Through unionization, there are some things that the Northwestern University football players are hoping to bargain for. One of these things is healthcare coverage to cover injuries when they're not at official games or practices. The health insurance they receive doesn't extend beyond when they leave the school and many players who are no longer playing and don't go pro, are in terrible economic straights because they don't have health insurance covering continuing problems, says Amy McCormick, Professor at Michigan State University's College of Law.
The players are also wanting to extend scholarships beyond their eligibility to play. Right now, they get scholarships while eligible and if they leave and try to go pro and don't make it, they want to be able to have the opportunity to come back and get their degree. "It would be great if universities did that for their former athletes," says McCormick, which might provide more of an incentive for them to care even more about their education.
Down the road, McCormick says the players may ask for pay for play. Right now, they can't ask for that incentive because that would violate NCAA rules but if athletes at other schools organize, they can start asking their schools to lobby within the NCAA to change the rules. College sports is a multi-billion dollar industry and "very little value goes to athletes who put everything on the line to generate this and it would be nice to see more balance and get some money out of this," McCormick says.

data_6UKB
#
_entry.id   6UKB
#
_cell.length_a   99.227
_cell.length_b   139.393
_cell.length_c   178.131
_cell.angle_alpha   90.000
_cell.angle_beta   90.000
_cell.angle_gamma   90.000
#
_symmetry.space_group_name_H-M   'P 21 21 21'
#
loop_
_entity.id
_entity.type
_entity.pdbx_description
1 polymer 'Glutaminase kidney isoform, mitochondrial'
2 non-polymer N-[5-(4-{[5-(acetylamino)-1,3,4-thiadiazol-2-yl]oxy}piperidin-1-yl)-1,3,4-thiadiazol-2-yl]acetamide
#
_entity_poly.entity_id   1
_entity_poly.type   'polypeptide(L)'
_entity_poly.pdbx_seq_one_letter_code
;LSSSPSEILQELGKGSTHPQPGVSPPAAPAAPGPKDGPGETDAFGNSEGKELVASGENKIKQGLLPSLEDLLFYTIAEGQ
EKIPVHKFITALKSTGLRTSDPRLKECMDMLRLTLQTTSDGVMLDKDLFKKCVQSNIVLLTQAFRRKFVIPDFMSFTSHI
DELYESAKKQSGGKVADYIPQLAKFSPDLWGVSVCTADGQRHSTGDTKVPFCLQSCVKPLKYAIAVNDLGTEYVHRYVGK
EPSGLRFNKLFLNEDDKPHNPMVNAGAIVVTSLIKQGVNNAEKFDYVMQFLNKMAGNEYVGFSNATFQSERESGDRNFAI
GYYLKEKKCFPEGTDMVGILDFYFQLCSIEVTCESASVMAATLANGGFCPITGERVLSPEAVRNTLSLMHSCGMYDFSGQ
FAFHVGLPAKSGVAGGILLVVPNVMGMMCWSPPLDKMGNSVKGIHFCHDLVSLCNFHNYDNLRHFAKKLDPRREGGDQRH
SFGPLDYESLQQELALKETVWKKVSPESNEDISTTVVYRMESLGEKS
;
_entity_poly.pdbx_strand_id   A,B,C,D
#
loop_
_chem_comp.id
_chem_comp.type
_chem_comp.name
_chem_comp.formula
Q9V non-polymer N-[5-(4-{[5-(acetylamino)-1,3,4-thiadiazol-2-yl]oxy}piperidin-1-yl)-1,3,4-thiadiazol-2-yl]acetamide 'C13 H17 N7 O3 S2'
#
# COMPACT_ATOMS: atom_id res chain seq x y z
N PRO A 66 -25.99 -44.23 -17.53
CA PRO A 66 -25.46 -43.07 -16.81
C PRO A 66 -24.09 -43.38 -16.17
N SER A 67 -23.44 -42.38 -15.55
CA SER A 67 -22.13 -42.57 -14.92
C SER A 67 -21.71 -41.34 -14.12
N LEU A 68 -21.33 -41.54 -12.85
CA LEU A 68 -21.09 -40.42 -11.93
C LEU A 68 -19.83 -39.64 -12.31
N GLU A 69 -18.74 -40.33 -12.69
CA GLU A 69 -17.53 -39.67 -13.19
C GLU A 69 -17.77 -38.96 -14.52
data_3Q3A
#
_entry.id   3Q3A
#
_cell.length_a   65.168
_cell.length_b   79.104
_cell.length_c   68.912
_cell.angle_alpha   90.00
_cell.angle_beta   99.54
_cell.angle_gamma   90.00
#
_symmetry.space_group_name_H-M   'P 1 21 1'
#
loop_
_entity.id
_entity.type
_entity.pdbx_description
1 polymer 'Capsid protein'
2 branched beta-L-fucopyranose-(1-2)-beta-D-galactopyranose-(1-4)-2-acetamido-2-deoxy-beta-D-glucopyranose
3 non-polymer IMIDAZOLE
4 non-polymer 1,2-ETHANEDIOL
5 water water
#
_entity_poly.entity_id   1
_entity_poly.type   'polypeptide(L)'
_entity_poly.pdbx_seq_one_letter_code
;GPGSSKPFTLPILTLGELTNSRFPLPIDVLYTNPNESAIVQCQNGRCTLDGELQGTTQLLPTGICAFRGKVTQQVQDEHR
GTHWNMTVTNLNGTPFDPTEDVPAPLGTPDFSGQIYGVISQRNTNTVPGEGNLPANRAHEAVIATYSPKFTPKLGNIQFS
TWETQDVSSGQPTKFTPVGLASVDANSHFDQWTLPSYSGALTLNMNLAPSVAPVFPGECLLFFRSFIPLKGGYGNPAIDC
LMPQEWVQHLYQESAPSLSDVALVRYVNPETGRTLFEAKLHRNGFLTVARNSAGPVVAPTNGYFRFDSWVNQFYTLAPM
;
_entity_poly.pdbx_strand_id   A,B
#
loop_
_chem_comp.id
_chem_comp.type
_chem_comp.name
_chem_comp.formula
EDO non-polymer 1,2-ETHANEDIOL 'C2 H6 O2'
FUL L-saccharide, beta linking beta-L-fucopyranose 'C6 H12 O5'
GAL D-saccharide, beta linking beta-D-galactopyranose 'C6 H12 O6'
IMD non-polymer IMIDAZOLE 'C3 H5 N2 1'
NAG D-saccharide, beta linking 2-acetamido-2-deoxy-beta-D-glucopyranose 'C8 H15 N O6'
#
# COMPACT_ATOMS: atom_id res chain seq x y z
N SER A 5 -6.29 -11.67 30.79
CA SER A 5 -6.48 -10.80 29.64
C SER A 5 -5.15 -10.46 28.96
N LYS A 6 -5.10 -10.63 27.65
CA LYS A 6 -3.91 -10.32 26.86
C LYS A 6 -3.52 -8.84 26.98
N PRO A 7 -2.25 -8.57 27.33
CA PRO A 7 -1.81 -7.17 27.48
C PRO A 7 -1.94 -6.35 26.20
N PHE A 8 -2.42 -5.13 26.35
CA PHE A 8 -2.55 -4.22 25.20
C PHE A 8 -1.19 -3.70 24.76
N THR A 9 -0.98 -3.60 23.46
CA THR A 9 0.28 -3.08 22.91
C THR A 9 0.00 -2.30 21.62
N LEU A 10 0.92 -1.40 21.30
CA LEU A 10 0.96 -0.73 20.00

McCormick thinks that the NCAA is using scare tactics by saying this would ruin the NCAA. She thinks that they don't want to give up control and power they have over the athletes and they want to not only continue to make money but they don't want to share it. "The idea that this would destroy college sports is ridiculous," McCormick says, adding that it would improve college sports by making it more honest.
The NCAA has also suggested that non-revenue sports, like tennis and soccer, would go away because the money that comes from football and basketball is used to fund those other sports, says McCormick, adding that at division 2 and 3 schools, without money coming in from football and basketball, they've managed to keep those other sports going. In fact, school Presidents have said these other sports add value to the campus experience and that's why they keep them. "It's kind of a doomsday scenario to suggest those other sports would go away," explains McCormick.